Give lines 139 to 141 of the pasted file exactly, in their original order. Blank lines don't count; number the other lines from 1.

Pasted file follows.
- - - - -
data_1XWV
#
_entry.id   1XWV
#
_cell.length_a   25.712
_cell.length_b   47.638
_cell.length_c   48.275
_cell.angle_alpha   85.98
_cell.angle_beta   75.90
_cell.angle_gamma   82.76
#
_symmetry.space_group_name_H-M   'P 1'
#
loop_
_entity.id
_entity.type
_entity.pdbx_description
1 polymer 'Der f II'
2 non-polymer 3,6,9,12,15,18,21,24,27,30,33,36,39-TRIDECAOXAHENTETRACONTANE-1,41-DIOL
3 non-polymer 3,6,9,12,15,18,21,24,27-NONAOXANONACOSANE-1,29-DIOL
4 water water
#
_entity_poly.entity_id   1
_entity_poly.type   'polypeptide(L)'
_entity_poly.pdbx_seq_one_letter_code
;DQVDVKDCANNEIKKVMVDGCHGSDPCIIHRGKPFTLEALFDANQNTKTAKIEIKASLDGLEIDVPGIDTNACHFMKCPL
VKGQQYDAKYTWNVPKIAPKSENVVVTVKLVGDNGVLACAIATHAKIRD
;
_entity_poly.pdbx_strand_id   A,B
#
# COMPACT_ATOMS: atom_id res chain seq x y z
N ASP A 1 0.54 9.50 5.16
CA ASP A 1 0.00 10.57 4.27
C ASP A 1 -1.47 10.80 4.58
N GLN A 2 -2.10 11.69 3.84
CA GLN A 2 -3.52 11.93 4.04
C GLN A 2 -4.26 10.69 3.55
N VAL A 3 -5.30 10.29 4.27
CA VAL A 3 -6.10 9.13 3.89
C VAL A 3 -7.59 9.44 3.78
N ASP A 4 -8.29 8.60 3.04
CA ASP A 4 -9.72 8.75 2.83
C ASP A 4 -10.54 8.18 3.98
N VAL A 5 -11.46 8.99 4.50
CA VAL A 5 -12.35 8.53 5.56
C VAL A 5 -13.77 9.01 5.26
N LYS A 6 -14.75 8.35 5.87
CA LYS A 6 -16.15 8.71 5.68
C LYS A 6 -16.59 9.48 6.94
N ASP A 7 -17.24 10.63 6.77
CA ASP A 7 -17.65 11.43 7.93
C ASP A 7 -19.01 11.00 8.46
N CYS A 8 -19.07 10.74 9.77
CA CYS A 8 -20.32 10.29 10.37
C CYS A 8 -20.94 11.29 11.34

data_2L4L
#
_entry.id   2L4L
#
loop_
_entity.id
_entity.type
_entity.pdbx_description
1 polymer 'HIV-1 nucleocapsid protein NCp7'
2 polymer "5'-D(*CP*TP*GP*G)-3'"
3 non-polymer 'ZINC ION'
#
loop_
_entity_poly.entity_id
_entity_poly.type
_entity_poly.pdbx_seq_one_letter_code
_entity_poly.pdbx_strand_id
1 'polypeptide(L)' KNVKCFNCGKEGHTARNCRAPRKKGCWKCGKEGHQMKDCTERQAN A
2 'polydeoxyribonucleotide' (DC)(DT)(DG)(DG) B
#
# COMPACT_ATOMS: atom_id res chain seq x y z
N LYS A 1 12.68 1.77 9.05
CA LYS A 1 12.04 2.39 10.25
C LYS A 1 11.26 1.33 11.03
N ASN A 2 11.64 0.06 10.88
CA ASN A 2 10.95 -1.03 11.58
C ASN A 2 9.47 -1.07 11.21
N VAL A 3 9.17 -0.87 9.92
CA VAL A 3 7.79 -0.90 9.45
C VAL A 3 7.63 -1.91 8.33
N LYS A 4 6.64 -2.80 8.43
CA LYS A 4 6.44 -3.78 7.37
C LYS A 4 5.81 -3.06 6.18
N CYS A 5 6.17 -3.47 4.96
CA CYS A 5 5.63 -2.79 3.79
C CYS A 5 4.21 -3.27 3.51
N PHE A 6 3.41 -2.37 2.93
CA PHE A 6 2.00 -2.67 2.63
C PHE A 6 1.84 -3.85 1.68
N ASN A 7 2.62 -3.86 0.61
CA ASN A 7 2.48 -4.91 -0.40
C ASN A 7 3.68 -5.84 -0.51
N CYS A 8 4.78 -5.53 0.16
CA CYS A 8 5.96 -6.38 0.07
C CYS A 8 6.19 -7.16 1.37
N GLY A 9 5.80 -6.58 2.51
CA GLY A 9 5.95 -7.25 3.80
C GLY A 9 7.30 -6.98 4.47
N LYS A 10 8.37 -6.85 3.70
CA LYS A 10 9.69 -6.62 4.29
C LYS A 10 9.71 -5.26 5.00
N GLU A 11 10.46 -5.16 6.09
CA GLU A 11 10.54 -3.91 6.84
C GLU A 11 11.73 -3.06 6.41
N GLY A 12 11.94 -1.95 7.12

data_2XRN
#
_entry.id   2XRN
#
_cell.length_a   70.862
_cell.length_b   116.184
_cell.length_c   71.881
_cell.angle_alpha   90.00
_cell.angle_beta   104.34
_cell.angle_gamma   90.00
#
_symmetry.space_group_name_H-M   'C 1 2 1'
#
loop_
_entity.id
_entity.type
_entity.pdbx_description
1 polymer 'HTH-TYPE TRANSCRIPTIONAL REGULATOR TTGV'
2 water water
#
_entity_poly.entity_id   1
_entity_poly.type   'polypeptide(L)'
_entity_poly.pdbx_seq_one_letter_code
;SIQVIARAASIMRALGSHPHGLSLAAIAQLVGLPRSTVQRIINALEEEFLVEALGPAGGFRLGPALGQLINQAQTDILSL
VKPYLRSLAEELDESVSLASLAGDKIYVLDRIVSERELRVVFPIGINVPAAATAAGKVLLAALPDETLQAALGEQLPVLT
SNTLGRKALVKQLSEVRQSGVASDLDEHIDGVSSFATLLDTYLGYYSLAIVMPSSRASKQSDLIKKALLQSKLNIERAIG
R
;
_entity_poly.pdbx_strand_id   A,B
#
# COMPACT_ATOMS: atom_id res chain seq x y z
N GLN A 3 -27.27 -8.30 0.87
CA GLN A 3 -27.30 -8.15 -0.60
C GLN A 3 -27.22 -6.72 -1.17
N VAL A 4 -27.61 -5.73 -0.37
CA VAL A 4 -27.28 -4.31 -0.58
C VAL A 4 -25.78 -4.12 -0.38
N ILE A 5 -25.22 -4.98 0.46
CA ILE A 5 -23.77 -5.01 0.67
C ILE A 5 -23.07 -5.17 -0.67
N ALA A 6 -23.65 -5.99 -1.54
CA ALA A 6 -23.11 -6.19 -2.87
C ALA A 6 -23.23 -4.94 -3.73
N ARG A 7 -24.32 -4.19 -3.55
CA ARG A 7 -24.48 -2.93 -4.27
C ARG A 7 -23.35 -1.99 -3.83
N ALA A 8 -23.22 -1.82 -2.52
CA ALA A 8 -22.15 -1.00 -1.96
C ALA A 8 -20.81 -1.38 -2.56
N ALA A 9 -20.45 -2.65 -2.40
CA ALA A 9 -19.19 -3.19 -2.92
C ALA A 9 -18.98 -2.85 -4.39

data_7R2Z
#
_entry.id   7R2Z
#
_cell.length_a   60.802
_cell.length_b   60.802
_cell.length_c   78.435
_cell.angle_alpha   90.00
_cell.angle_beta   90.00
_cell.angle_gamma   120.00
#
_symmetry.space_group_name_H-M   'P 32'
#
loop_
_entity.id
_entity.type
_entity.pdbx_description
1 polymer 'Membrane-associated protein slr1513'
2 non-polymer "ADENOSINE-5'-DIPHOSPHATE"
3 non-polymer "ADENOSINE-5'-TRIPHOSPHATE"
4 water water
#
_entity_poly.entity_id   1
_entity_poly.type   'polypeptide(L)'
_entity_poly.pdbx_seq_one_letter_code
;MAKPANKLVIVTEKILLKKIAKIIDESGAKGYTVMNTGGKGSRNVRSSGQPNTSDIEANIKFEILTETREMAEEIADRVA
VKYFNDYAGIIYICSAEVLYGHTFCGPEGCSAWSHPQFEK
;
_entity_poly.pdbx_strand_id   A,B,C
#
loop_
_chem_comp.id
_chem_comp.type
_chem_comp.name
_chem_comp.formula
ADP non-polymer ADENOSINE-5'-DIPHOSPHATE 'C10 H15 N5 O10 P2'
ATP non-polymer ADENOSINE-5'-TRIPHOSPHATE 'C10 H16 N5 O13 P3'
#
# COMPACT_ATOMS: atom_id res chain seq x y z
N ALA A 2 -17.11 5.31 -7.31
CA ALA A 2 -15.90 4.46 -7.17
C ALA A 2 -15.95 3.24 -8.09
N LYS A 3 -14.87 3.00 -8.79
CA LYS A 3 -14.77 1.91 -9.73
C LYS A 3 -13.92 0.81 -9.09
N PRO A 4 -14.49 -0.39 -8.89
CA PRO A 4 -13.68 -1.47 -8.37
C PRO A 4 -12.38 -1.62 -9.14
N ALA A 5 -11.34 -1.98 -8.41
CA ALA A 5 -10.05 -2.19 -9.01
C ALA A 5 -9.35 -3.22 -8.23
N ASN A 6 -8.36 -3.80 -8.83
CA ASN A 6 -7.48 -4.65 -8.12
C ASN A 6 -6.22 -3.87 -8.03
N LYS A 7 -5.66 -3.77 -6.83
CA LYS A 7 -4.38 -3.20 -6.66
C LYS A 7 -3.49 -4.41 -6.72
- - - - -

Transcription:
_entity_poly.pdbx_strand_id   A,B
#
# COMPACT_ATOMS: atom_id res chain seq x y z